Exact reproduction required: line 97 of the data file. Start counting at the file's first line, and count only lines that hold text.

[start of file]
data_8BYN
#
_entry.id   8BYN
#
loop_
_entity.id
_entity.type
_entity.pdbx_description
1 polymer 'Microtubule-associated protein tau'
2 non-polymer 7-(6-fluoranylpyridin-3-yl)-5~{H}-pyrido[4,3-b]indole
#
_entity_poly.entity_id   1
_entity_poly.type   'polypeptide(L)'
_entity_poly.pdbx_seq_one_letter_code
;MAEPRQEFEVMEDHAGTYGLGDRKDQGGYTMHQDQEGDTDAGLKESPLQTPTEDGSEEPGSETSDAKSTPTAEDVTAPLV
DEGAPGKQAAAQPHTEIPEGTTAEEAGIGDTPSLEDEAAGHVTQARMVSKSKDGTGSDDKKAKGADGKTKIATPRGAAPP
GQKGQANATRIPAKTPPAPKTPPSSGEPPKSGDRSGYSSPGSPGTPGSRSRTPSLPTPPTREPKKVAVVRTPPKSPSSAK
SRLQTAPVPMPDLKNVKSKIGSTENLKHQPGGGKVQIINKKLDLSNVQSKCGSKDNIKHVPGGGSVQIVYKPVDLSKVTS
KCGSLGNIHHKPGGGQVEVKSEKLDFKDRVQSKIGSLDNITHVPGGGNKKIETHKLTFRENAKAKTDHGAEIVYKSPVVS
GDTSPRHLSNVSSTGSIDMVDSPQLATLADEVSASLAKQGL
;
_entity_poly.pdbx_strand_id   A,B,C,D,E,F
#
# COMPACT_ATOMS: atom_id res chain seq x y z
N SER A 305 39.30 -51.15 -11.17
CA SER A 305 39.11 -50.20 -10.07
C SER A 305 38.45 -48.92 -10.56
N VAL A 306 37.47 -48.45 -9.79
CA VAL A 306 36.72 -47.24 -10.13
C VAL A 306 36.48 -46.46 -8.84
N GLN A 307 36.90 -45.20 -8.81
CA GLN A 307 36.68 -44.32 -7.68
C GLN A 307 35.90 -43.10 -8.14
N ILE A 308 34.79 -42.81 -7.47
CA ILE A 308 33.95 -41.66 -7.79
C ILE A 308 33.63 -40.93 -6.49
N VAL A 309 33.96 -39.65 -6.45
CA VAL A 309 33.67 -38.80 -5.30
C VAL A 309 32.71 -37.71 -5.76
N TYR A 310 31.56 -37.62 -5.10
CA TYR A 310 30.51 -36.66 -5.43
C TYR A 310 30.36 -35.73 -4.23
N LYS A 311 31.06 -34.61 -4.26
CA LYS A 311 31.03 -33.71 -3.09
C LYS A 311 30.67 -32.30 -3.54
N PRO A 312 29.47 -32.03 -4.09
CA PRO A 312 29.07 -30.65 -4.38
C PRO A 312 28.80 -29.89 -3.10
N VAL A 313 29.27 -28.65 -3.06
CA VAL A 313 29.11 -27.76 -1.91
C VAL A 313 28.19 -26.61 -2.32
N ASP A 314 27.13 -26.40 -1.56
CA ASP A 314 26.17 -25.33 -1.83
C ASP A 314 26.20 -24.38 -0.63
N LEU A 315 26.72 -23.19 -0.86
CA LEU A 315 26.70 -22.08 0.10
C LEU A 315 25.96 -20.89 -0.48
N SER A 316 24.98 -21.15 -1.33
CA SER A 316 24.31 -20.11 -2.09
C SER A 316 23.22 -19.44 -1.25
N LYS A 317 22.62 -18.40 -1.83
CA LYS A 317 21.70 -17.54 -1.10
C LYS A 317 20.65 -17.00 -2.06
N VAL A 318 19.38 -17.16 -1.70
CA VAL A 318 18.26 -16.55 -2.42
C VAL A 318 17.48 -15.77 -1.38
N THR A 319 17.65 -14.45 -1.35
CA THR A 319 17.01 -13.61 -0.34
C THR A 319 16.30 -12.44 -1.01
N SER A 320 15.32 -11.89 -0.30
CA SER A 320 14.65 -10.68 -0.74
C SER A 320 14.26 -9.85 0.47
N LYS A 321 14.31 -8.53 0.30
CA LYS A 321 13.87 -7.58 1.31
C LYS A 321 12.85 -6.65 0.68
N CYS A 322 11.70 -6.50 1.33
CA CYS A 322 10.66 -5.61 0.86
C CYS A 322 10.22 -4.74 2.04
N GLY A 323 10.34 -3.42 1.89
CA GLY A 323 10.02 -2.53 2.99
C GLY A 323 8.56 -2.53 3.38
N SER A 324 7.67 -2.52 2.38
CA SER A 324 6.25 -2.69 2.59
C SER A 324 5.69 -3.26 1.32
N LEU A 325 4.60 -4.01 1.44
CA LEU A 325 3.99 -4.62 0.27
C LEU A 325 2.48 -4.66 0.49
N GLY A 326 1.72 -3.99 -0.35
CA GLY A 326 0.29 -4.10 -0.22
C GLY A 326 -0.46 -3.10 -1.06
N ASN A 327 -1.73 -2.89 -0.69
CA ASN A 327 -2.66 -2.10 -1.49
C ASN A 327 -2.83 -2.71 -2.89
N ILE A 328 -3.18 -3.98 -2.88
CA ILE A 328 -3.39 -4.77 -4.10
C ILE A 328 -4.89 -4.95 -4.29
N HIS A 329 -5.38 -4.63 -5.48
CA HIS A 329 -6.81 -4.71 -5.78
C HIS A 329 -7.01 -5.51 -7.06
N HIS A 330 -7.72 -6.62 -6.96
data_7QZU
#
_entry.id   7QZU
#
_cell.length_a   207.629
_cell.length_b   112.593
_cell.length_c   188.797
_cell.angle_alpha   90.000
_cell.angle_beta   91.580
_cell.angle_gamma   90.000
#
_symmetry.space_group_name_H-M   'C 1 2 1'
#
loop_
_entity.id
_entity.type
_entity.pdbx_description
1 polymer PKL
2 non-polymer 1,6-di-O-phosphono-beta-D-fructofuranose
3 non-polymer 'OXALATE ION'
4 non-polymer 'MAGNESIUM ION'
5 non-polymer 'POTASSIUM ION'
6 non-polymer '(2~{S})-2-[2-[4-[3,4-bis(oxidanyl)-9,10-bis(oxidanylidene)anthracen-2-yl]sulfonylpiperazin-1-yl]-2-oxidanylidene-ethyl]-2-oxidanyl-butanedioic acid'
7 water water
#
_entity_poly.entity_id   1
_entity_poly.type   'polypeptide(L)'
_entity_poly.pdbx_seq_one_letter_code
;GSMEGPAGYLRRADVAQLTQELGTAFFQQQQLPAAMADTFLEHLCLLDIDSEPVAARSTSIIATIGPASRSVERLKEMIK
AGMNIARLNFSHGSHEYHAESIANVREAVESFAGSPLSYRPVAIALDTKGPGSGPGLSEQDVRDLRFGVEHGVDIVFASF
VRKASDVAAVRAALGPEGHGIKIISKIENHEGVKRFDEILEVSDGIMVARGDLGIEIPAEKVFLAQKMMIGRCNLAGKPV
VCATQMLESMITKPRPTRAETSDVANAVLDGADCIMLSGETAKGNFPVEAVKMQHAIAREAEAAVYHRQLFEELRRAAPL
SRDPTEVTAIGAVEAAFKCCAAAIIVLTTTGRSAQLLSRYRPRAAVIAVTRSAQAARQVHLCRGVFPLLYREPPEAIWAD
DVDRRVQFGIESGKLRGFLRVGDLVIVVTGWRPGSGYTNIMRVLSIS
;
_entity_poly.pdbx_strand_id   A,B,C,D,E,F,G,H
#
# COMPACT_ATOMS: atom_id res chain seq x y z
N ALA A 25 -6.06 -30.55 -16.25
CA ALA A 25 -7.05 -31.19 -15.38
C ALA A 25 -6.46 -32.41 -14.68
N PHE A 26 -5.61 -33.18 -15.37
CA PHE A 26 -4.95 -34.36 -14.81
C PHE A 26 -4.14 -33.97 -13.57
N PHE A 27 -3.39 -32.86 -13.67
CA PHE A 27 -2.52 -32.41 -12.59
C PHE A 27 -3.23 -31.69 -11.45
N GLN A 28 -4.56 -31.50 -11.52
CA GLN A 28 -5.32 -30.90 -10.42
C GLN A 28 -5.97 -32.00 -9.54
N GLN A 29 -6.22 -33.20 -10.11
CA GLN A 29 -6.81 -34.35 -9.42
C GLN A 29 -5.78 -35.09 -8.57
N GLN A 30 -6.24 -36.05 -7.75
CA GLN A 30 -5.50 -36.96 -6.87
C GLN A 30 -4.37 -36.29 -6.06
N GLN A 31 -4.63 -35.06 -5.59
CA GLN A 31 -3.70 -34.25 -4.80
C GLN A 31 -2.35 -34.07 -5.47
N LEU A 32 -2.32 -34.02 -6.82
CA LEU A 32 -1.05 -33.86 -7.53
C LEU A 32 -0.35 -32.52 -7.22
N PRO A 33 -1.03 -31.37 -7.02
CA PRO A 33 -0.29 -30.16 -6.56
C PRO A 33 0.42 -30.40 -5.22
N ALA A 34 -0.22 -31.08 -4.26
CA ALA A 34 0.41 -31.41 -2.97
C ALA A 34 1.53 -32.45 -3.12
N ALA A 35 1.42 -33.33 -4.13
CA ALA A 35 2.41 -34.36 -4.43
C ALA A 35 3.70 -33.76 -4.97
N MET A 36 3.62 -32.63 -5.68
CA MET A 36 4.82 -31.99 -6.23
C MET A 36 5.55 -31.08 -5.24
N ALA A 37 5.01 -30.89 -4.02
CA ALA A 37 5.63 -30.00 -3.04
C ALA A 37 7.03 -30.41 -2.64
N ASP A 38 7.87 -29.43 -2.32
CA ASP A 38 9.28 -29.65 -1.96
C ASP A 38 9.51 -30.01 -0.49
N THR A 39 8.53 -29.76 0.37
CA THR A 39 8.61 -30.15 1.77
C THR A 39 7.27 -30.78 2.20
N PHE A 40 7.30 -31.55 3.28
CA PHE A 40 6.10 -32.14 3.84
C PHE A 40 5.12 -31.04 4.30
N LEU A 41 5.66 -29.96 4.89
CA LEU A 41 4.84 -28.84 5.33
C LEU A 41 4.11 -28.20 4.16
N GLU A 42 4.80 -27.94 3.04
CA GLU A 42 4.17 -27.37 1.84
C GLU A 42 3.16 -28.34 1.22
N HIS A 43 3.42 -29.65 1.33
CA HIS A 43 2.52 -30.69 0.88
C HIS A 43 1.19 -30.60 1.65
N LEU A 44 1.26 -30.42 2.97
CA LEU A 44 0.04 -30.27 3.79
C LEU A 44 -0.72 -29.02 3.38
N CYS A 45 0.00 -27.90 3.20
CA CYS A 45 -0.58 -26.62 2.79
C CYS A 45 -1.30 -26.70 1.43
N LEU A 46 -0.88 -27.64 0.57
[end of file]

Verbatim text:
N HIS A 329 -5.38 -4.63 -5.48